[NetBehaviour] Criticism mounts over Birmingham's Linux project.

marc marc.garrett at furtherfield.org
Tue Nov 21 10:17:55 CET 2006

Criticism mounts over Birmingham's Linux project.

Criticism is mounting over the termination of a large-scale Linux 
project in Birmingham, England.

By  Richard Thurston, ZDNet UK.

Birmingham City Council pulled the plug on its 535,000 pounds 
open-source pilot after its analysis concluded that it was cheaper to 
upgrade to a Microsoft-based platform than proceed with open source.

The council planned to roll out Linux software and applications on 1,500 
desktops in libraries across the city, but in the end went no further 
than a 200-desktop project. Several industry watchers have voiced their 
concerns about the project, particularly around the number of PCs rolled 
out. Birmingham's expenditure averaged over 2,500 pounds per PC.

"That's ridiculous," said Eddie Bleasdale, the owner of open-source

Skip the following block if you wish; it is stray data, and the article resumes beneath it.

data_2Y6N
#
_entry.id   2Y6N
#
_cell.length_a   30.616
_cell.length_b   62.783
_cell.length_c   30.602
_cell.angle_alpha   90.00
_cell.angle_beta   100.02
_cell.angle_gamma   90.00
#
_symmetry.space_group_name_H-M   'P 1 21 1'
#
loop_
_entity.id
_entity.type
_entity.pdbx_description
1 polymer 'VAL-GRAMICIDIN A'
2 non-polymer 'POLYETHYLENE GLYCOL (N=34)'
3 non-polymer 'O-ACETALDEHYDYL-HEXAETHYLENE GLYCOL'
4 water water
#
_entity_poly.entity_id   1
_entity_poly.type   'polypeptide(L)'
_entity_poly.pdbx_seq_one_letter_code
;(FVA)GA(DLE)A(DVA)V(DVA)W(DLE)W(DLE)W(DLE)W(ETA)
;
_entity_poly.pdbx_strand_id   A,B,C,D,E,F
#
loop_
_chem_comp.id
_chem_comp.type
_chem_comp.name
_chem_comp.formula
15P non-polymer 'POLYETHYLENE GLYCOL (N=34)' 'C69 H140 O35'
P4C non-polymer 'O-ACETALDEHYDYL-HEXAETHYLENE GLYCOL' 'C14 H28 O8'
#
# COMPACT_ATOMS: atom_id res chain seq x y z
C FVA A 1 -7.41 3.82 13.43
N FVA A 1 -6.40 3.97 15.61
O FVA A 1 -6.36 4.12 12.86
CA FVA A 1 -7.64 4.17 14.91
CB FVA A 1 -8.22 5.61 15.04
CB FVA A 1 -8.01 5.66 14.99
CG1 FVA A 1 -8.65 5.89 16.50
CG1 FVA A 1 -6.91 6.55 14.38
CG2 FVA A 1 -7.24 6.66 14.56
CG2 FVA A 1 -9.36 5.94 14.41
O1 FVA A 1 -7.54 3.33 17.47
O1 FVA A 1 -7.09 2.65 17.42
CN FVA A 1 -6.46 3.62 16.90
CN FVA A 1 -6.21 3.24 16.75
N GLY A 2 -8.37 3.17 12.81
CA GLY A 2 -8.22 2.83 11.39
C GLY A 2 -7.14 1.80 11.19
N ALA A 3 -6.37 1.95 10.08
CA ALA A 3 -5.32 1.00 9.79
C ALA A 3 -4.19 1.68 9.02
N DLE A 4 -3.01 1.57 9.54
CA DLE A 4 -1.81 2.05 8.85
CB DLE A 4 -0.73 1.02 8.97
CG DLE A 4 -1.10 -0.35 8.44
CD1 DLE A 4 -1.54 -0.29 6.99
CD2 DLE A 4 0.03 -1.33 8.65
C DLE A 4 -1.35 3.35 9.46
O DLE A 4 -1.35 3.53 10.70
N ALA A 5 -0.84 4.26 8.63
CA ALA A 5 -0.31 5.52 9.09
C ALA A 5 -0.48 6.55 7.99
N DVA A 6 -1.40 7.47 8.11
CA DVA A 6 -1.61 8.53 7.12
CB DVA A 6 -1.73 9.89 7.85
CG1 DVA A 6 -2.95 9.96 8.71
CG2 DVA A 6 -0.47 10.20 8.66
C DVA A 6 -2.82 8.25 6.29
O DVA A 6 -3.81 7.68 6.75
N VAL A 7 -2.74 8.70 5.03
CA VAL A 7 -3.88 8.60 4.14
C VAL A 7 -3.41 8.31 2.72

consultancy NetProject and an early participant in the project. "It's an 
unbelievable cock-up... They decided to do it all themselves, without 
expertise in the area," he added, saying that a lack of skills in open 
source and secure desktops would undoubtedly have raised costs.

Birmingham pulled the plug on the Linux trial after it found that an 
upgrade to Windows XP would have been 100,000 pounds cheaper than 
deploying a Linux desktop.

Mark Taylor, whose Open Source Consortium also exited the project in the 
early stages, said: "I have no idea how anyone could spend half a 
million pounds on 200 desktops, running free software".



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